I wasn’t willing to use JavaScript for the entire publishing tool, but I still needed to use markdown-it [1]. So I started looking for a way to integrate the small amount of JavaScript code that renders Markdown into HTML in with the rest of my C# code base. I was expecting to have to setup some kind of local web service with Node.js to host the markdown-it code in and call out to it from C# with HttpClient.

But then I discovered Edge.js. Holy frak, Edge.js blew my mind.

Edge.js provides nearly seamless interop between .NET and Node.js. I was able to drop the 30 lines of JavaScript code into my C# app and call it directly. It took all of about 15 minutes to prototype and it’s less than 5 lines of C# code.

Seriously, I think Tomasz Janczuk must be some kind of a wizard.

To demonstrate how simple Edge.js is to use, let me show you how I integrated markdown-it into my publishing tool. Here is a somewhat simplified version of the JavaScript code I use to render markdown in my tool using markdown-it, including syntax highlighting and some other extensions.

// highlight.js integration lifted unchanged from 
var hljs  = require('highlight.js');
var md = require('markdown-it')({
  highlight: function (str, lang) {
    if (lang && hljs.getLanguage(lang)) {
      try { 
        return hljs.highlight(lang, str).value;
      } catch (__) {}

    try {
      return hljs.highlightAuto(str).value;
    } catch (__) {}

    return ''; 

// I use a few more extensions in my publishing tool, but you get the idea

var html = return md.render(markdown);

As you can see, most of the code is just setting up markdown-it and its extensions. Actually rendering the markdown is just a single line of code.

In order to call this code from C#, we need to wrap the call to md.render with a JavaScript function that follows the Node.js callback style. We pass this wrapper function back to Edge.js by returning it from the JavaScript code.

// Ain't first order functions grand? 
return function (markdown, callback) {
    var html = md.render(markdown);
    callback(null, html);

Note, I have to use the callback style in this case even though my code is syncronous. I suspect I’m the outlier here. There’s a lot more async Node.js code out in the wild than syncronous.

To make this code available to C#, all you have to do is pass the JavaScript code into the Edge.js Func function. Edge.js includes a embedded copy of Node.js as a DLL. The Func function executes the JavaScript and wraps the returned Node.js callback function in a .NET async delegate. The .NET delegate takes an object input parameter and returns a Task<object>. The delegate input parameter is passed in as the first parameter to the JavaScript function. The second parameter passed to the callback function becomes the return value from the delegate (wrapped in a Task of course). I haven’t tested, but I assume Edge.js will convert the callback function’s first parameter to a C# exception if you pass a value other than null.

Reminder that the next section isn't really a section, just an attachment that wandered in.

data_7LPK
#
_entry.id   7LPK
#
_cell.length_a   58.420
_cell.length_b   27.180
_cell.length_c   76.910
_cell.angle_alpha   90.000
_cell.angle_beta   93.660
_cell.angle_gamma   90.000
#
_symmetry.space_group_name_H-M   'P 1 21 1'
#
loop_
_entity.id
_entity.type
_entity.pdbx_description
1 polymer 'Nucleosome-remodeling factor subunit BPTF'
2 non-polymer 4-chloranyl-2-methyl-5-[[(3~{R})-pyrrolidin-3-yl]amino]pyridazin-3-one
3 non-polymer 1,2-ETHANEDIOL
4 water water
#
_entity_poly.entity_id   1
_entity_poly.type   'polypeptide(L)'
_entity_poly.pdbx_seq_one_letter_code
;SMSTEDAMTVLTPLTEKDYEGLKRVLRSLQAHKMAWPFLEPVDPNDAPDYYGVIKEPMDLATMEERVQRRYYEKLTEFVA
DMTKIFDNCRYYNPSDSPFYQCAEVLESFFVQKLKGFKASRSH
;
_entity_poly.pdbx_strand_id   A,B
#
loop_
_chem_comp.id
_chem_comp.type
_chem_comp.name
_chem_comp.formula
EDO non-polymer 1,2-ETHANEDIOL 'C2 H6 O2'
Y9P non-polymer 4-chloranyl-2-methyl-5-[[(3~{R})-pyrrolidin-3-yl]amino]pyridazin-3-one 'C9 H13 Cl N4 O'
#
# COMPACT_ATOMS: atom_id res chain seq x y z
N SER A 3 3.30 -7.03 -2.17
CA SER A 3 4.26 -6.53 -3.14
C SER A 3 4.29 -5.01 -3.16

It sounds complex, but it’s a trivial amount of code:

// markdown-it setup code omitted for brevity
Func<object, Task<object>> _markdownItFunc = EdgeJs.Edge.Func(@"
var md = require('markdown-it')() 

return function (markdown, callback) {
    var html = md.render(markdown);
    callback(null, html);
async Task<string> MarkdownItAsync(string markdown)
    return (string)await _markdownItFunc(markdown);

To make it easier to use from the rest of my C# code, I wrapped the Edge.js delegate with a statically typed C# function. This handles type checking and casting as well as provides intellisense for the rest of my app.

The only remotely negative thing I can say about Edge.js is that it doesn’t support .NET Core yet. I had to build my markdown rendering tool as a “traditional” C# console app instead of a DNX Custom Command like the rest of Hawk’s command line utilities. However, Luke Stratman is working on .NET Core support for Edge.js. So maybe I’ll be able to migrate my markdown rendering tool to DNX sooner rather than later.

Rarely have I ever discovered such an elegant solution to a problem I was having. Edge.js simply rocks. As I said on Twitter, I owe Tomasz a beer or five. Drop me a line Tomasz and let me know when you want to collect.

  1. I also investigated what it would take to update an existing .NET Markdown implementation like CommonMark.NET or F# Formatting to support custom syntax extensions. That would have been dramatically more code than simply biting the bullet and rewriting the post upload tool in JavaScript. ↩︎